Pilgrim Road Blog Photo

Pilgrim Road Blog Photo

Thursday, January 20, 2011

"Greed is good." ~ Gordon Gekko, Wall Street

Dear friends,
If you've never seen the movie "Treasure of the Sierra Madre", get on your Netflix que and order it up.  (Thanks to my dear nephew serving in Afghanistan, we've got Netflix for the whole year!)  Starring the inimitable Humphrey Bogart, this movie is the consummate example of the devastating power of greed.  Bogie plays an American expatriate in Mexico, who gets wind of a shot at a gold stake, and the rest of the story documents his downward slide into the pit of hell.  It's really a great picture.  I got to thinking about it again while David and I were studying the California Gold Rush.  Sometimes I wonder what it would be like to strike it rich.  Then I get educated on those who have made a fortune the fast, easy way,  and I see very few who weren't ruined by it one way or another.  Most likely I couldn't handle the stuff. 

The comedic portrait of greed is depicted in all its hilarity in another classic for a long, snowy Saturday afternoon..."It's a Mad, Mad, Mad, Mad World".  Please find a few hours to watch this one if you're feeling blue.  The bumblers in this classic include Spencer Tracy, Ethel Merman, Phil Silvers, Buddy Hackett, Mickey Rooney and a host of other stars, some with cameos (like the 3 Stooges!).  Greed lands this group of goofballs in some spectacularly stupid situations, and in the end...well, I just can't give it away.  You'll laugh till your gut hurts, especially when Ethel Merman gets shaken down for a set of keys.  But as usual, I digress...

Is there ever a time when greed is good?  Since there lives within the human soul a craving, a longing, an endless call for something more, mustn't there be a satisfaction for that deeply primal desire?  Greed for material things, or power, or control all seem to end in disaster, either physically, emotionally or spiritually.  There can be no doubt though, that mankind is thirsty.  Desperately thirsty for something to bring on the thing that the scripture points to as being at the bottom of all this want.  The thing we really want is joy.  So I got to thinking that maybe greed is not bad, only the object of our greed.  C.S. Lewis puts it perfectly (as he usually does):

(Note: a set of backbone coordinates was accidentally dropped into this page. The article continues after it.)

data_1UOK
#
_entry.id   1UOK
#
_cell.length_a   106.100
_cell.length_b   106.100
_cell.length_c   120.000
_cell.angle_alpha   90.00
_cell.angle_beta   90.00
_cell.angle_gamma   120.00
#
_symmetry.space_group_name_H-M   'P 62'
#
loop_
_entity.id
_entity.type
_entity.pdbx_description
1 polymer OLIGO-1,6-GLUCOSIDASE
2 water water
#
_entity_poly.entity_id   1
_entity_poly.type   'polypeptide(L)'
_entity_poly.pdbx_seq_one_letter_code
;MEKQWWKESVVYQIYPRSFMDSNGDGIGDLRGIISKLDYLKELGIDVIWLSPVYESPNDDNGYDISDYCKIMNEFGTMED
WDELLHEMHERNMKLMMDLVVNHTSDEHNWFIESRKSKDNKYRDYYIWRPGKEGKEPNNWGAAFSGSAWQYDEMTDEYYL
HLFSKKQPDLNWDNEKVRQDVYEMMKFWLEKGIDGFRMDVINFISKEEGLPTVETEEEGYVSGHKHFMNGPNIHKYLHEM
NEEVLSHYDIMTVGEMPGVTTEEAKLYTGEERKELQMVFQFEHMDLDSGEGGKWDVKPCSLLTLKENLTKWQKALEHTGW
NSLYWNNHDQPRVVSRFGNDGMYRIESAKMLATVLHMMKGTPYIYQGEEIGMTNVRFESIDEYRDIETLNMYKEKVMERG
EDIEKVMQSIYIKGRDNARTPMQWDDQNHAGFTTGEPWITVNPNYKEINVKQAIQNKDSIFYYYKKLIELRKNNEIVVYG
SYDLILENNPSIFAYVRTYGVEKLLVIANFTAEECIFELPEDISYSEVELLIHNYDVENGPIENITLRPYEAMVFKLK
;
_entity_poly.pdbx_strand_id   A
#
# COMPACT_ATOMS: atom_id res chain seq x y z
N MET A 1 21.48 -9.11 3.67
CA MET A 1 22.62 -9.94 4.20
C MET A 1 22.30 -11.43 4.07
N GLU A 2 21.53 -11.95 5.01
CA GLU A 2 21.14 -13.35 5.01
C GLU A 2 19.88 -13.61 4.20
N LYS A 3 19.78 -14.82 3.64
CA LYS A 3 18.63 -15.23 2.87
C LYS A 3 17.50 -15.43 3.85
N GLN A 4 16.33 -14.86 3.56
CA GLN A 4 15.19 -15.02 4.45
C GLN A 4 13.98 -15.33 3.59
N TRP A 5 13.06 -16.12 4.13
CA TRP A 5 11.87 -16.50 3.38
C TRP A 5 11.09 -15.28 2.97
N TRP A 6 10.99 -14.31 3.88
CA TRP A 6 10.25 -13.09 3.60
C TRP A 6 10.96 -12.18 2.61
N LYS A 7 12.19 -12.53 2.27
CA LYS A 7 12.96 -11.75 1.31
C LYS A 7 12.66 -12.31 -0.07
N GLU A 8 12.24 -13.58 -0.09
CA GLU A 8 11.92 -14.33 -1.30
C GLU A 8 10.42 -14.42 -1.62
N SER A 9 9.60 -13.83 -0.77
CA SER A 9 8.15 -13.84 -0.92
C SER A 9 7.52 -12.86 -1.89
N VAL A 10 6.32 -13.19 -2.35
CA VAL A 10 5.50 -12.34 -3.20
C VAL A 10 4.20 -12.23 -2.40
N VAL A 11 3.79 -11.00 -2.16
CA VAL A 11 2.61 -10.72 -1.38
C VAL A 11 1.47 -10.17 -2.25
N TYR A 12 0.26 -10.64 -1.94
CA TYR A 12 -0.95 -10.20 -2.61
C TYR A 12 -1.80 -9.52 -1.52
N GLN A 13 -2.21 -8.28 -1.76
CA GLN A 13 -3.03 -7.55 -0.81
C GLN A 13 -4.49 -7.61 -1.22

"Our Lord finds our desires, not too strong, but too weak.  We are half hearted creatures, fooling about with drink and sex and ambition when infinite joy is offered us, like an ignorant child who wants to go on making mud pies in a slum because he cannot imagine what is meant by the offer of a holiday at the sea.  We are far too easily pleased."

I think this captures what I'm trying say.  There is a right answer to our innate "greed".  The Great One Himself doesn't chasten us for our longings in and of themselves. But He knows the folly of our looking for satisfaction anywhere but in God.  All the wonderful gifts of this physical world are a blessing, something to be grateful for, something to share, something to enjoy.  But they lose their savor so quickly, don't they?  The next fashion, a different vacation, some new technological toy - none of them do the trick.  The misdirected greed remains.

While you make your way on the pilgrim road today, you will most likely get hungry.  Not for a sandwich.  For that "something more", or should I say "Someone more" you were created for.  He is rich beyond all measure, and generous too.  He gives millions of temporal blessings, but what He really wants is you.
And what you really want, what Bogie's character really wanted, couldn't be satisfied by all the gold in all the ancient Aztec burial grounds.  I'm reminding myself while I remind you.  Get out of the slums.  It's time for a holiday at sea...

Your friend on the pilgrim road,


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